The debate about the future of the book is, in my view, too one-sided – or rather two-sided.  It’s full of either/or arguments, pros and cons, likes and dislikes. It is a debate centred on which format is going to survive: the digital or the physical book.  But this is no debate like that over Betamax or VHS.  For the time being, at least, it would seem that the physical book will continue to thrive and the digital book will continue to develop and grow.  On the one hand, the advent of computer technology has always gone hand in hand with with inflated claims and predictions.  Revolutionary though it is, digital technology does not revolutionize everything.  Christian Vandendorpe makes this point elegantly in From Papyrus to Hypertext: Towards a Universal Library (2009). Until about a decade ago the invention of hypertext was hailed as a utopian way of structureless, unrestrained, unshackled reading and writing.  Yet the Borgesian dream of the infinite book did not quite come to pass, for users quickly felt themselves getting lost in the labyrinthine freedom hypertext was offering.  While theoretically attractive, hypertext did not work in practice, and digital text increasingly began to mimic the format and structure and bounds of the book.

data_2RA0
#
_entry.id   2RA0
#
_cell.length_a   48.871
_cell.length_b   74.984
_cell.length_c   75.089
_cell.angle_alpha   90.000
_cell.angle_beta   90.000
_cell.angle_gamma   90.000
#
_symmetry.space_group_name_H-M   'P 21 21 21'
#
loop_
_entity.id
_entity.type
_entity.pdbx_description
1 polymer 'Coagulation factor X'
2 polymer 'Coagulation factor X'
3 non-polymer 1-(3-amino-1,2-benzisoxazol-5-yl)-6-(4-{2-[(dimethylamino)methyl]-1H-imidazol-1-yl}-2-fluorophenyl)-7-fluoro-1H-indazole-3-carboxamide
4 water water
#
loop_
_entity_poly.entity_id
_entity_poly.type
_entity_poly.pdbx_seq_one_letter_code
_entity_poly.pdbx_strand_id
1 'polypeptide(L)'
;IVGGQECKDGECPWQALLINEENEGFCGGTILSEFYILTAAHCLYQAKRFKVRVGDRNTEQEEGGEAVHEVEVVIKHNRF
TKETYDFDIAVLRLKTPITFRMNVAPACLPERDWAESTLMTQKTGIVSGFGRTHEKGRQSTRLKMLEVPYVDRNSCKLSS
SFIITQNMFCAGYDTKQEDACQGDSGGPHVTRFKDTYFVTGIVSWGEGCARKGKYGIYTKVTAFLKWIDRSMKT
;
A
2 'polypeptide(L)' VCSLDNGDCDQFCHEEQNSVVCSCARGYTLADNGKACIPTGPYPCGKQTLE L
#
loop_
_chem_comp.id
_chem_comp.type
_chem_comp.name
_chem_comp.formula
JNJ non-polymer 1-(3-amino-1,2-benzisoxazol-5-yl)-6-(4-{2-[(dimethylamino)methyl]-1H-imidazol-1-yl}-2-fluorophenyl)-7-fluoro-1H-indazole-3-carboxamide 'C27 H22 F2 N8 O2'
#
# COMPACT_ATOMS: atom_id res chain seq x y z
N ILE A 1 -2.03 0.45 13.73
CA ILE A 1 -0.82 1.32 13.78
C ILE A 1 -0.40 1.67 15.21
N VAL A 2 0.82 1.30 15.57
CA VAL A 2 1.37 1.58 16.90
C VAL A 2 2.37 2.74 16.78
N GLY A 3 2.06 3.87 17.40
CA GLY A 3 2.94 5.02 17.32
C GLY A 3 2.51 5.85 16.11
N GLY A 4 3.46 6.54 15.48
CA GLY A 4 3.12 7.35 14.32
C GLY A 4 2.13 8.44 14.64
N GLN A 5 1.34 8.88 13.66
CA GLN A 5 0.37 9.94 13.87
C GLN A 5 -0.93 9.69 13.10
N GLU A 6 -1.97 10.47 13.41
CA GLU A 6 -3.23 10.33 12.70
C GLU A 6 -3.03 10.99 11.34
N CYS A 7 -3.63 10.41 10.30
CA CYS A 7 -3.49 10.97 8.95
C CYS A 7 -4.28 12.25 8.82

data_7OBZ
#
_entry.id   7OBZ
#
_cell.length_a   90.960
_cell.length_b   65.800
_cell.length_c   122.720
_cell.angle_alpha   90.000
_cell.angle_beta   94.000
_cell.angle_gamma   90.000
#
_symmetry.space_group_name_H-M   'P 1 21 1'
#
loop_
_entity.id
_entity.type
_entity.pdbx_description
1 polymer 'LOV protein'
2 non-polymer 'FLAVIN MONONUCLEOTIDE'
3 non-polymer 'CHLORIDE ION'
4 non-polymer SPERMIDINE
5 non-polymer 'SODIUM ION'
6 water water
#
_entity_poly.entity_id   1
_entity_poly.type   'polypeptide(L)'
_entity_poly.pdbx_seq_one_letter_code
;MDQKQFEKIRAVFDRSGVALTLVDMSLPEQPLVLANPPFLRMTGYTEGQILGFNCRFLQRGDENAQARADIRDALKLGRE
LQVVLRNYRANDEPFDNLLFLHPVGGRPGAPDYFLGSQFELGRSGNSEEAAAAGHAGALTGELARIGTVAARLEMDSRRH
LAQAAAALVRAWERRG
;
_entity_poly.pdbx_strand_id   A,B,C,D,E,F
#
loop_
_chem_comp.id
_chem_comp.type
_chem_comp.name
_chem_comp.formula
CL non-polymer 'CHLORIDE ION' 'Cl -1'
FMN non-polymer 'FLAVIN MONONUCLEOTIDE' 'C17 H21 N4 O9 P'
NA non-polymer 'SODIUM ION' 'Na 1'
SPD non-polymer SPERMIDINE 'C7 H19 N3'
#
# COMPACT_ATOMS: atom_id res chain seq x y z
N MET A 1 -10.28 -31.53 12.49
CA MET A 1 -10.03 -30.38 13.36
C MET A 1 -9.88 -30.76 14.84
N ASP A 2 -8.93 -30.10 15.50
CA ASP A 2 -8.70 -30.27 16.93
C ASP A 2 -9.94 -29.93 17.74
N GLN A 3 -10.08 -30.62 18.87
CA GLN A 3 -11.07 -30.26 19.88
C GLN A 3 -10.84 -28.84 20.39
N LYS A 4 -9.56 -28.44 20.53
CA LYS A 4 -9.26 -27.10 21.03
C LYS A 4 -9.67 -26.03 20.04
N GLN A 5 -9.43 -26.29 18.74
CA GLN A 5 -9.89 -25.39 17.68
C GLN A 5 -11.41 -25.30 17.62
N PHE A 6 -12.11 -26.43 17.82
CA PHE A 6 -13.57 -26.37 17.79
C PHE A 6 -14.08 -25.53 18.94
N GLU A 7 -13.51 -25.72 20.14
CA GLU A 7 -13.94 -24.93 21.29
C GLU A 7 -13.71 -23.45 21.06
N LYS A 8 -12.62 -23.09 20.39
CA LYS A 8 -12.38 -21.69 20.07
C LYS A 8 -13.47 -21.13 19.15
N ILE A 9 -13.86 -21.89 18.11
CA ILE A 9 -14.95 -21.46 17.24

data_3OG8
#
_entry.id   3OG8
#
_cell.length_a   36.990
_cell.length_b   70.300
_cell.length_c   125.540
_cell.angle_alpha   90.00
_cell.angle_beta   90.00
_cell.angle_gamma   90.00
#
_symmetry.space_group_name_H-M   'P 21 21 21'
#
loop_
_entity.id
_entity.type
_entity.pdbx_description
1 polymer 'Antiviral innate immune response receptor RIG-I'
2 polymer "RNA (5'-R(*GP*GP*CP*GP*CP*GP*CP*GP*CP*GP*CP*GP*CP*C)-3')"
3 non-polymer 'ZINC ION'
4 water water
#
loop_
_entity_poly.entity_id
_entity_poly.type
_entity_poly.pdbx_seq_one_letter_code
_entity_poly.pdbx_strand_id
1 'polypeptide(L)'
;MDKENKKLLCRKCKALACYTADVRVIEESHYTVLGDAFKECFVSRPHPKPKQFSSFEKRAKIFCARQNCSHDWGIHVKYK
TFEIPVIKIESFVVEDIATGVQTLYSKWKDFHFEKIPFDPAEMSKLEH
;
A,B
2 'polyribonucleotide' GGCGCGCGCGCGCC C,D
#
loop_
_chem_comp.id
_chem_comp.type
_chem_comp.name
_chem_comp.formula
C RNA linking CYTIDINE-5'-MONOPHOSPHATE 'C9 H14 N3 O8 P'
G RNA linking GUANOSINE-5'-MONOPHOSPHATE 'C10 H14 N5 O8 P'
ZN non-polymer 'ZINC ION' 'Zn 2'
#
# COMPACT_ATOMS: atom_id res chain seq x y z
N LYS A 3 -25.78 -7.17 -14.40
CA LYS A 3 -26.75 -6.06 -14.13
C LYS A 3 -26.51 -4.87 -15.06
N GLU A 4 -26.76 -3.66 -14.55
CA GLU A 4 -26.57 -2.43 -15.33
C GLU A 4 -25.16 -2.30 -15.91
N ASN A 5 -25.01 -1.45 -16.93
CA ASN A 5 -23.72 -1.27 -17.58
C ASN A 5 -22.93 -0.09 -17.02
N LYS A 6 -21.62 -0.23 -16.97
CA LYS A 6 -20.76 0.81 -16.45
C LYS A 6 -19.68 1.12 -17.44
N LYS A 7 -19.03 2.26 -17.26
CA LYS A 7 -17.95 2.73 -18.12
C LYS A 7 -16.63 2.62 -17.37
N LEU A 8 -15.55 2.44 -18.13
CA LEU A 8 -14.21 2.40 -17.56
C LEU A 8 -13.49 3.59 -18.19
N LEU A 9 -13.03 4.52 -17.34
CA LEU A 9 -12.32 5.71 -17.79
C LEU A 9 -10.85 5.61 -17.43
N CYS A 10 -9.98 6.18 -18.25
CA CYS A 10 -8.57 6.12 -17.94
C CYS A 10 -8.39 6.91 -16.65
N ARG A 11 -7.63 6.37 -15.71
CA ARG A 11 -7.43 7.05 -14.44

It is interesting to think of how the Kindle in some respects harks back to a format that predates the codex: the scroll.  As with the world wide web, the idea of the “page” is now almost something metaphorical; to navigate through the text you use a scroll bar. 

The perfect future of the book, I believe, resides in how the best features of the two technologies – print and digital — can be used to enhance the experience of reading and to increase the flexibility with which information can be gathered, presented, consumed and repurposed.  Some very useful lessons in this respect can still be learned from the printed book.  The brightest ideas may well come from the past. And therefore a consideration of the future perfect of the book — the theme of a Book Research History Network colloquium at the Institute of English Studies— is an important matter.   After all, the twenty-first century is not the first time in history that the book and how it was produced (I use the term “book” now in its broadest possible sense, whatever its form or format) underwent radical transformation: from the scroll to the codex, from manuscript to printed book, from hand press printing to machine and offset printing, from writing by hand to writing on the typewriter and the word processor.  Not only what will be, but also what has been and what would have been deserves our attention.